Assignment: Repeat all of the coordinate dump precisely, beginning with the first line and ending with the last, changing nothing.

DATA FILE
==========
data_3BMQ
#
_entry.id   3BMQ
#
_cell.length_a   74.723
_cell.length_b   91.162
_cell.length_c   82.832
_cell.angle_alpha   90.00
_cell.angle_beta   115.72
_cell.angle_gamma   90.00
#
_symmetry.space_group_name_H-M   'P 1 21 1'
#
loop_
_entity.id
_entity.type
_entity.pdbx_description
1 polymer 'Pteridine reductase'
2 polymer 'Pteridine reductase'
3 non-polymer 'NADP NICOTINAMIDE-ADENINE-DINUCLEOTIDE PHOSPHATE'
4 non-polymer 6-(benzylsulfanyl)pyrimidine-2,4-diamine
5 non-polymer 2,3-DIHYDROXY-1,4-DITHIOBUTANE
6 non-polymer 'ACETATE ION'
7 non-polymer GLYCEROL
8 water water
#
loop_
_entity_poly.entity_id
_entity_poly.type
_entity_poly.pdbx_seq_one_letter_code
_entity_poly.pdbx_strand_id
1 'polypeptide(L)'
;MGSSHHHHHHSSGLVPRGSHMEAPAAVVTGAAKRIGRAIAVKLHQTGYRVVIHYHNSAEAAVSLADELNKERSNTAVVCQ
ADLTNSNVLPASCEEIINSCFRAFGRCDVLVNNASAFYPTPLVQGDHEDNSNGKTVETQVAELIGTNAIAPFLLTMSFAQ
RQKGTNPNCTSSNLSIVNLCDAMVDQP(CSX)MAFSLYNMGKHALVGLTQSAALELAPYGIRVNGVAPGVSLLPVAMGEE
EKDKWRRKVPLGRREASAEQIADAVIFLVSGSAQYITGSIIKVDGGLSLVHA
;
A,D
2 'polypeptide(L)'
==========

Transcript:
data_3BMQ
#
_entry.id   3BMQ
#
_cell.length_a   74.723
_cell.length_b   91.162
_cell.length_c   82.832
_cell.angle_alpha   90.00
_cell.angle_beta   115.72
_cell.angle_gamma   90.00
#
_symmetry.space_group_name_H-M   'P 1 21 1'
#
loop_
_entity.id
_entity.type
_entity.pdbx_description
1 polymer 'Pteridine reductase'
2 polymer 'Pteridine reductase'
3 non-polymer 'NADP NICOTINAMIDE-ADENINE-DINUCLEOTIDE PHOSPHATE'
4 non-polymer 6-(benzylsulfanyl)pyrimidine-2,4-diamine
5 non-polymer 2,3-DIHYDROXY-1,4-DITHIOBUTANE
6 non-polymer 'ACETATE ION'
7 non-polymer GLYCEROL
8 water water
#
loop_
_entity_poly.entity_id
_entity_poly.type
_entity_poly.pdbx_seq_one_letter_code
_entity_poly.pdbx_strand_id
1 'polypeptide(L)'
;MGSSHHHHHHSSGLVPRGSHMEAPAAVVTGAAKRIGRAIAVKLHQTGYRVVIHYHNSAEAAVSLADELNKERSNTAVVCQ
ADLTNSNVLPASCEEIINSCFRAFGRCDVLVNNASAFYPTPLVQGDHEDNSNGKTVETQVAELIGTNAIAPFLLTMSFAQ
RQKGTNPNCTSSNLSIVNLCDAMVDQP(CSX)MAFSLYNMGKHALVGLTQSAALELAPYGIRVNGVAPGVSLLPVAMGEE
EKDKWRRKVPLGRREASAEQIADAVIFLVSGSAQYITGSIIKVDGGLSLVHA
;
A,D
2 'polypeptide(L)'